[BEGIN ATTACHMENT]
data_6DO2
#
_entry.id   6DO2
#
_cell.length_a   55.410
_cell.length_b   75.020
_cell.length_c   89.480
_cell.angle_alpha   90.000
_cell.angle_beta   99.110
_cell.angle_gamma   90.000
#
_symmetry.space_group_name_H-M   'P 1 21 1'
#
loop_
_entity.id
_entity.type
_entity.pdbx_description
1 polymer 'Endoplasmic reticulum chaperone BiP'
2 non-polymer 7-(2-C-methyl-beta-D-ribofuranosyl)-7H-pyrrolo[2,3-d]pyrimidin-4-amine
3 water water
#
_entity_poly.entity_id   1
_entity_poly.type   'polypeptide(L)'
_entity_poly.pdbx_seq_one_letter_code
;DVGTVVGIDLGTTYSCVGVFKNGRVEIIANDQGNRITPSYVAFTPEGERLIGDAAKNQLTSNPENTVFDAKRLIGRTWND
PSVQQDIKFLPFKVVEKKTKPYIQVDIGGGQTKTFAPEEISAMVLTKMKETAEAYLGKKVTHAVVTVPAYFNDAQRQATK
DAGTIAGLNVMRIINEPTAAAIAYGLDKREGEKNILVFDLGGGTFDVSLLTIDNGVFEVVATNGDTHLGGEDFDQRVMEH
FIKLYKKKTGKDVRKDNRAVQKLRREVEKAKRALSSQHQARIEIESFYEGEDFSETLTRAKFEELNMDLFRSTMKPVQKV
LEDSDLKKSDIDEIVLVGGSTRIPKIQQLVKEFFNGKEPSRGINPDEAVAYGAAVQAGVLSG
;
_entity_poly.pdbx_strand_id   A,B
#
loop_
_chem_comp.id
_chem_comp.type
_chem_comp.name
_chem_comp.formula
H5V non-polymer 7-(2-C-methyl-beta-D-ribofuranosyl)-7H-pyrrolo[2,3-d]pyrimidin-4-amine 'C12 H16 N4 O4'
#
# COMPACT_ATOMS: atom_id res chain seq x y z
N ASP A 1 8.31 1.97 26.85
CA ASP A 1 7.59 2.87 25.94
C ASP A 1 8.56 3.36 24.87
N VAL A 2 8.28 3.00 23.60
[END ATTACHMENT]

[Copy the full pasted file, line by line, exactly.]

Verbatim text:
data_6DO2
#
_entry.id   6DO2
#
_cell.length_a   55.410
_cell.length_b   75.020
_cell.length_c   89.480
_cell.angle_alpha   90.000
_cell.angle_beta   99.110
_cell.angle_gamma   90.000
#
_symmetry.space_group_name_H-M   'P 1 21 1'
#
loop_
_entity.id
_entity.type
_entity.pdbx_description
1 polymer 'Endoplasmic reticulum chaperone BiP'
2 non-polymer 7-(2-C-methyl-beta-D-ribofuranosyl)-7H-pyrrolo[2,3-d]pyrimidin-4-amine
3 water water
#
_entity_poly.entity_id   1
_entity_poly.type   'polypeptide(L)'
_entity_poly.pdbx_seq_one_letter_code
;DVGTVVGIDLGTTYSCVGVFKNGRVEIIANDQGNRITPSYVAFTPEGERLIGDAAKNQLTSNPENTVFDAKRLIGRTWND
PSVQQDIKFLPFKVVEKKTKPYIQVDIGGGQTKTFAPEEISAMVLTKMKETAEAYLGKKVTHAVVTVPAYFNDAQRQATK
DAGTIAGLNVMRIINEPTAAAIAYGLDKREGEKNILVFDLGGGTFDVSLLTIDNGVFEVVATNGDTHLGGEDFDQRVMEH
FIKLYKKKTGKDVRKDNRAVQKLRREVEKAKRALSSQHQARIEIESFYEGEDFSETLTRAKFEELNMDLFRSTMKPVQKV
LEDSDLKKSDIDEIVLVGGSTRIPKIQQLVKEFFNGKEPSRGINPDEAVAYGAAVQAGVLSG
;
_entity_poly.pdbx_strand_id   A,B
#
loop_
_chem_comp.id
_chem_comp.type
_chem_comp.name
_chem_comp.formula
H5V non-polymer 7-(2-C-methyl-beta-D-ribofuranosyl)-7H-pyrrolo[2,3-d]pyrimidin-4-amine 'C12 H16 N4 O4'
#
# COMPACT_ATOMS: atom_id res chain seq x y z
N ASP A 1 8.31 1.97 26.85
CA ASP A 1 7.59 2.87 25.94
C ASP A 1 8.56 3.36 24.87
N VAL A 2 8.28 3.00 23.60